INCLUDES BEAUTIFULLY EMBOSSED METAL TIN DISPLAY CASE! Like modern engines of change, the locomotives of Canada have been instrumental in shaping our nation throughout its 150 years of history.
These steam- and diesel-powered vehicles were at the heart of Confederation; helped link two of Canada's coasts; opened up the west to new settlement, and laid the foundations of the multicultural society Canadians enjoy today. They have had an impact on all aspects of Canadian life; by transporting people and goods across this vast nation, the engines featured in the Locomotives Across Canada series of coins represent a historical snapshot of a nation coming into its own, helped by a spirit of innovation that persists today! An ideal 3-coin gift for any train enthusiast!
Coins in your subscription include. Even the finest details shine in each meticulous design, thanks to the precision engraving, and the use of multiple finishes that add subtle contrasts.The selective application of gold plating shines the spotlight on each locomotive, while the gold-plated effigy ensures an elegance that makes this a truly exceptional keepsake. FREE EMBOSSED METAL TIN DISPLAY BOX! Order the subscription and receive a FREE embossed metal tin box with your third coin to display all three coins!
LIMITED MINTAGE: Only 7,500 coins will be made available worldwide. Hurry and order yours today before they are all gone! ONE-OUNCE 99.99% PURE SILVER COINS! Your coins have no GST/HST! First coin: The 4-4-0 locomotive.
Designed by Canadian artist David A. Oram, the first coin in your subscription transports you to Toronto, ON, in the year of Confederation: 1867. The selective application of gold plating immediately draws the eye to the 4-4-0 locomotive of the Great Western Railway (GWR) in the foreground. The left-side three-quarter view allows for a thorough examination of the steam engine's defining characteristics-from the balloon smoke stack and large driving wheels to the cattle guard-all rendered in outstanding detail. In the background, the arched train shed of GWR's Yonge Street passenger station adds an architectural point of interest, while the horse-drawn carriage waiting trackside completes this meticulously engraved snapshot of a bygone era.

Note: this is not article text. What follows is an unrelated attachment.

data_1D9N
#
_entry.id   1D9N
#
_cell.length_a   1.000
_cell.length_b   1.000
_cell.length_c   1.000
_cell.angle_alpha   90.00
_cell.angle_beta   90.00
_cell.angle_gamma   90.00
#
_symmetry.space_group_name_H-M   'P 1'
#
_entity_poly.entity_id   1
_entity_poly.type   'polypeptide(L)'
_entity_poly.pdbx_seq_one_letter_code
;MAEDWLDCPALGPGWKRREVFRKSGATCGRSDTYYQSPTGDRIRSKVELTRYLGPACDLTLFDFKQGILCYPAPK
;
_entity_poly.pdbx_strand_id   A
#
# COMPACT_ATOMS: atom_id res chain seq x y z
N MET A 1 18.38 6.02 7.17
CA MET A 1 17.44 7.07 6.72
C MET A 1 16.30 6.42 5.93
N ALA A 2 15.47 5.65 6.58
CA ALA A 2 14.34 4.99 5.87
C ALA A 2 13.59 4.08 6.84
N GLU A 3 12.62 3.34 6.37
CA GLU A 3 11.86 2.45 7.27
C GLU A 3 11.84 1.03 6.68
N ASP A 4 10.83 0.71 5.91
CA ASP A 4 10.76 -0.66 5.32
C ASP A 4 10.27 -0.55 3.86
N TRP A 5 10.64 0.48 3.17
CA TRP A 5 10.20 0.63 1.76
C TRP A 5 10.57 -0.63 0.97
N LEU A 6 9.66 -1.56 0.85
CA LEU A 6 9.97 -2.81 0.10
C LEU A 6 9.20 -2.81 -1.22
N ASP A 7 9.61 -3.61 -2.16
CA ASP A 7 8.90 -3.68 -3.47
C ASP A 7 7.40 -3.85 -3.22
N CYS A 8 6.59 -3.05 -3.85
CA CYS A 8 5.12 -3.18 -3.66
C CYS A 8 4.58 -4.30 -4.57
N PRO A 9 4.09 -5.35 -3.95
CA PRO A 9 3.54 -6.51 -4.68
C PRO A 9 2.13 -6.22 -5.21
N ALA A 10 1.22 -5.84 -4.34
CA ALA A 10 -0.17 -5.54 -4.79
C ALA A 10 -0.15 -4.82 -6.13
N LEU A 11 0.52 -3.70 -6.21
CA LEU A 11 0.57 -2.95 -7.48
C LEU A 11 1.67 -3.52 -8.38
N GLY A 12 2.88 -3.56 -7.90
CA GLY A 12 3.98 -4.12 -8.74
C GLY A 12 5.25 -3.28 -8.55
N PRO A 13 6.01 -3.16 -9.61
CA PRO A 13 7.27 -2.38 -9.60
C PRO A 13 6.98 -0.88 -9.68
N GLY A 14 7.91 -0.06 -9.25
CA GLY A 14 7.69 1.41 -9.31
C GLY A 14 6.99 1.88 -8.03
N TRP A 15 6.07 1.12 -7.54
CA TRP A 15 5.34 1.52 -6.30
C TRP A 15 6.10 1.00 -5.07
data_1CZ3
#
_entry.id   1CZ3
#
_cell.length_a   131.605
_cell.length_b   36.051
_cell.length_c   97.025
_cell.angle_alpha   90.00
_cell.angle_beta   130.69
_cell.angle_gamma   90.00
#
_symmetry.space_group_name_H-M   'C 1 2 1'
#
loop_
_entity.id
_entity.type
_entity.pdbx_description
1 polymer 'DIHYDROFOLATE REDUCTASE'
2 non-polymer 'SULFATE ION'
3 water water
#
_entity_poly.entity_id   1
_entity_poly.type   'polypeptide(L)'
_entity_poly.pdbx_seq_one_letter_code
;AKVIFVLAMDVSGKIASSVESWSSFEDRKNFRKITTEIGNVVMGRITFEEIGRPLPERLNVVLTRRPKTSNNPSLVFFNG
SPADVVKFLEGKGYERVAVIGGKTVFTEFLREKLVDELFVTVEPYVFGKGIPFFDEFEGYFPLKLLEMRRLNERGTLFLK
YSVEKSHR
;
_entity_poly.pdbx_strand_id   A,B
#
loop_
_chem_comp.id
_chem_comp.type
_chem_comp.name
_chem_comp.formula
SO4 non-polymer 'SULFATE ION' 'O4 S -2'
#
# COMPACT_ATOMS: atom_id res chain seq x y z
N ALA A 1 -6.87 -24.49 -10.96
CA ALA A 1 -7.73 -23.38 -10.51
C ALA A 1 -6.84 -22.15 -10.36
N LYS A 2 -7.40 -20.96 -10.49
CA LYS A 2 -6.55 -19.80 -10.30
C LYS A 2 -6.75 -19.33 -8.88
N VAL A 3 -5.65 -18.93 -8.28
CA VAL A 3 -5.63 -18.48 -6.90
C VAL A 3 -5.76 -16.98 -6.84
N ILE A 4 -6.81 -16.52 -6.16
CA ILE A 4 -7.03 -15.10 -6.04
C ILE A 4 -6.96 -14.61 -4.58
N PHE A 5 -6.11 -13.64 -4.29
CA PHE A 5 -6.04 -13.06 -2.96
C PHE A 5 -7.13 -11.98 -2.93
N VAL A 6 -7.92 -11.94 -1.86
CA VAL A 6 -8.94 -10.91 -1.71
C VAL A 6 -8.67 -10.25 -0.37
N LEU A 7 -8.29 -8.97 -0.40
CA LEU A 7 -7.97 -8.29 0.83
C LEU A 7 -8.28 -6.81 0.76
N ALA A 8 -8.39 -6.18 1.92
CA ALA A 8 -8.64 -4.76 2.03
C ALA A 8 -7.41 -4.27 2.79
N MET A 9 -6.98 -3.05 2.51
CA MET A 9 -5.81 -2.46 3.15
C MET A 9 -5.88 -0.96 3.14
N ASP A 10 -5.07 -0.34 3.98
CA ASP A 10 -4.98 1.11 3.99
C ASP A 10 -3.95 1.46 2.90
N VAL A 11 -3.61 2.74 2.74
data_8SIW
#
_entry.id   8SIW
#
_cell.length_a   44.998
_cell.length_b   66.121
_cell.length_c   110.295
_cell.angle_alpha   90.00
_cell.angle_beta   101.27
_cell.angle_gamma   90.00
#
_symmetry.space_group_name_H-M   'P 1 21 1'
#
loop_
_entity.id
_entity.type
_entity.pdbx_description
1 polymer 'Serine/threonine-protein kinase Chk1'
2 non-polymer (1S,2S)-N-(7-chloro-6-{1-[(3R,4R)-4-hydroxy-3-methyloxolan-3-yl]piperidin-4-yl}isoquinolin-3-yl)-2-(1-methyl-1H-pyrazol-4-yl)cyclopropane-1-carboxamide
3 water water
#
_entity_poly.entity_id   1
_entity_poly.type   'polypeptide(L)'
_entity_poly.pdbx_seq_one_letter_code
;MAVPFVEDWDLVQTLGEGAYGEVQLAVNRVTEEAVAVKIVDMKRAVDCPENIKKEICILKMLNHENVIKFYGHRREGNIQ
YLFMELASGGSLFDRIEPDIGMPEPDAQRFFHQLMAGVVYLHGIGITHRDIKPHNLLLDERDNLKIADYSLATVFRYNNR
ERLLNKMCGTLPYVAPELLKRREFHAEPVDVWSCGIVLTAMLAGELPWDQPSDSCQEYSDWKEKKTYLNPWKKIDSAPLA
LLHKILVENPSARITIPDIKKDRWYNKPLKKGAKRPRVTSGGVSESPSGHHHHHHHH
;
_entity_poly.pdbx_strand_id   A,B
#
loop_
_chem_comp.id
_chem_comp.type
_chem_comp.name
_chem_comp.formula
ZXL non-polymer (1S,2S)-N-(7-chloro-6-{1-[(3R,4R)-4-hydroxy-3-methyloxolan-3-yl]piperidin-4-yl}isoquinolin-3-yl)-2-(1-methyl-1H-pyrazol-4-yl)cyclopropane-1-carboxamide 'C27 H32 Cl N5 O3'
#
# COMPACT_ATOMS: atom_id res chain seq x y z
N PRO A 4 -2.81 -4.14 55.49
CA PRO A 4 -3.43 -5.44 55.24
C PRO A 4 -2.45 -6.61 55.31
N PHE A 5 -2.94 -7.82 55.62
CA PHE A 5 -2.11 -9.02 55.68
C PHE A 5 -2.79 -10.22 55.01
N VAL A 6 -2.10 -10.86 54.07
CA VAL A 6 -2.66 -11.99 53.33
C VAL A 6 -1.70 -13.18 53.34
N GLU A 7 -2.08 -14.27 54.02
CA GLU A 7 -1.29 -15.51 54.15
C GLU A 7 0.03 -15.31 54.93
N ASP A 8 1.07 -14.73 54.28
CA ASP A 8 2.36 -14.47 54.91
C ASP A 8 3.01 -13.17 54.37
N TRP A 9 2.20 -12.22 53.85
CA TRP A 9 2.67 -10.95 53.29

On track to Confederation-and beyond. Named for its wheel configuration of four leading (front) wheels and four driving ones, the iconic 4-4-0 "American" type of locomotive looms large in Canada's railway history as the quintessential all-purpose locomotive of its time. The height of the 4-4-0's popularity coincided with Confederation-a time when Canadian union hinged on the promise of a railway link, which was fulfilled in the east with the completion of the Intercolonial Railway in 1872.
By then, the 4-4-0 represented the overwhelming majority of the steam locomotives in service, including those that helped open the continent to new settlement in the west. Design adjustments and a larger boiler size resulted in more powerful 4-4-0 engines; but tasked with increasingly heavier loads, the 4-4-0's limited firing capacity eventually led to its falling out of favour when larger engines (such as the Ten-Wheelers) entered the fray. Canada's love for railroads began with the first railway constructed in 1836: the Champlain and Saint Lawrence Rail Road.Prior to 1853, all locomotives in British North America were imported from the United States or from Great Britain. On April 16, 1853, the Toronto Locomotive Work completed work on the first locomotive built in Canada: a 4-4-0 steam engine known as the Toronto. Second coin: The RS 20 locomotive.